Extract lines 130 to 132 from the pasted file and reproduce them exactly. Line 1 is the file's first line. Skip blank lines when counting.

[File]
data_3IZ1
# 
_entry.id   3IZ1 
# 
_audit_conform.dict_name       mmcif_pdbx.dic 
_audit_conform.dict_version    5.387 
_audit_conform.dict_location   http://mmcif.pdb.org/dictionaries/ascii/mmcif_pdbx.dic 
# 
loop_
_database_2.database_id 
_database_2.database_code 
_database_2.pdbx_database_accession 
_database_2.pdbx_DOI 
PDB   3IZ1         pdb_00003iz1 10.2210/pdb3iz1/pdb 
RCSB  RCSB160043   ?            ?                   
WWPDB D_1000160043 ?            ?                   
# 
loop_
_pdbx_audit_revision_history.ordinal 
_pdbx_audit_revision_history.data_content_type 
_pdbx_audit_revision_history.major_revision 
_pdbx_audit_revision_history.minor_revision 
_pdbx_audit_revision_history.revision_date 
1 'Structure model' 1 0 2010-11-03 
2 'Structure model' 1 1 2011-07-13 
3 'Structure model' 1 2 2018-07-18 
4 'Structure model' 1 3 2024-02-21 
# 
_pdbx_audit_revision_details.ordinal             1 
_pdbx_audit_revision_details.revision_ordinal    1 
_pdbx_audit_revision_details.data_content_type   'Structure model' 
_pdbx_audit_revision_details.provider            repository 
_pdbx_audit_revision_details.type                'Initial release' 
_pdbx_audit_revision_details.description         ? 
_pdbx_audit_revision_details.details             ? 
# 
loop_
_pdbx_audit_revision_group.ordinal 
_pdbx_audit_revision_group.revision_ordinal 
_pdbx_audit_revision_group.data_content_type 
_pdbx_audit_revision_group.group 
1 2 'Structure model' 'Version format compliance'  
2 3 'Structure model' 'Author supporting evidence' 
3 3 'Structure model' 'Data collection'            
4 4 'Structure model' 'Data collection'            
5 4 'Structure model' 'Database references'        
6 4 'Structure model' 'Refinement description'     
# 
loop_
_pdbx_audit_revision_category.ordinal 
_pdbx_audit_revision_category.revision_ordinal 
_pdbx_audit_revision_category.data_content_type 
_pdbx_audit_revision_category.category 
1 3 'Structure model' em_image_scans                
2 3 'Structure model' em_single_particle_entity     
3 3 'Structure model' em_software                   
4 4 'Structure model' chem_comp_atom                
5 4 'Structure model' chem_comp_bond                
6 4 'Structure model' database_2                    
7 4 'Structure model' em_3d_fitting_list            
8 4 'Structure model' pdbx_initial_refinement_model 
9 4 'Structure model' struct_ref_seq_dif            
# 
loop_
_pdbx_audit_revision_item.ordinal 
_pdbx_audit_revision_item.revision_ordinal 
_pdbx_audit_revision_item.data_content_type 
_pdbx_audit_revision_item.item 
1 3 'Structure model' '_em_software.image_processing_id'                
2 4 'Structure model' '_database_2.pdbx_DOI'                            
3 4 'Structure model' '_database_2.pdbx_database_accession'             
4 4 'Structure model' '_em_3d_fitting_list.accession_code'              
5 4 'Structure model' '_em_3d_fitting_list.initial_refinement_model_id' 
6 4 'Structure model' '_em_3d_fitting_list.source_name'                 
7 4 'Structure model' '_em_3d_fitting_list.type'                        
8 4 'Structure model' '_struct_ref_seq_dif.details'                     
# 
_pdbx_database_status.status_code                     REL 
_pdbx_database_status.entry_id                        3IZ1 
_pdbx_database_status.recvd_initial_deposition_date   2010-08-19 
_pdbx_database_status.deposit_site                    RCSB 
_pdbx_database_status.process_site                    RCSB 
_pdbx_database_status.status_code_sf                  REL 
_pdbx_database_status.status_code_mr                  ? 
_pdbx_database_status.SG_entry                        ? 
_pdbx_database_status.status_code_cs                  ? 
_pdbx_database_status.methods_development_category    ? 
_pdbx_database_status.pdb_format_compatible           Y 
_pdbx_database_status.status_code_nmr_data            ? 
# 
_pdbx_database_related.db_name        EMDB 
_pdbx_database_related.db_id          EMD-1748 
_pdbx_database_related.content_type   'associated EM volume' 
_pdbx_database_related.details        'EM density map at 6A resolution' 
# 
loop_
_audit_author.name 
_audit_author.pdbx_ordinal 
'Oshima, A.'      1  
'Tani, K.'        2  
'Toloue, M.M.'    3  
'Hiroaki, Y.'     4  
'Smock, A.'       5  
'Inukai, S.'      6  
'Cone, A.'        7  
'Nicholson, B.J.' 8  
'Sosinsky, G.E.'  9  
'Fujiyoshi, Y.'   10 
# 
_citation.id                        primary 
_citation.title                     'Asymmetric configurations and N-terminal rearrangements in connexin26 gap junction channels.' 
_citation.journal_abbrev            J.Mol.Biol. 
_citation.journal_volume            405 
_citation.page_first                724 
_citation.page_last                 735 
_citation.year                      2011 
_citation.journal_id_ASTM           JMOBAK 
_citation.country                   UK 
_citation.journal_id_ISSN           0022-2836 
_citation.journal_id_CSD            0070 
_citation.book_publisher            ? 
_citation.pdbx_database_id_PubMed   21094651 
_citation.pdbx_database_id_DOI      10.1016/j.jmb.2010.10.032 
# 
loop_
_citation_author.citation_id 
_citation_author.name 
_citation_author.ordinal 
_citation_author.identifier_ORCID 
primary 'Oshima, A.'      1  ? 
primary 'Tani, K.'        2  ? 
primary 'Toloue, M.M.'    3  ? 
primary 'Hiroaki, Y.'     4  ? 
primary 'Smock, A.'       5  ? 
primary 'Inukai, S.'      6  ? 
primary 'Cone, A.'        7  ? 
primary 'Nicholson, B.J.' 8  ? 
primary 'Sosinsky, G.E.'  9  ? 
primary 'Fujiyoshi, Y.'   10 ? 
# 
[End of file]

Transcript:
primary 'Oshima, A.'      1  ? 
primary 'Tani, K.'        2  ? 
primary 'Toloue, M.M.'    3  ? 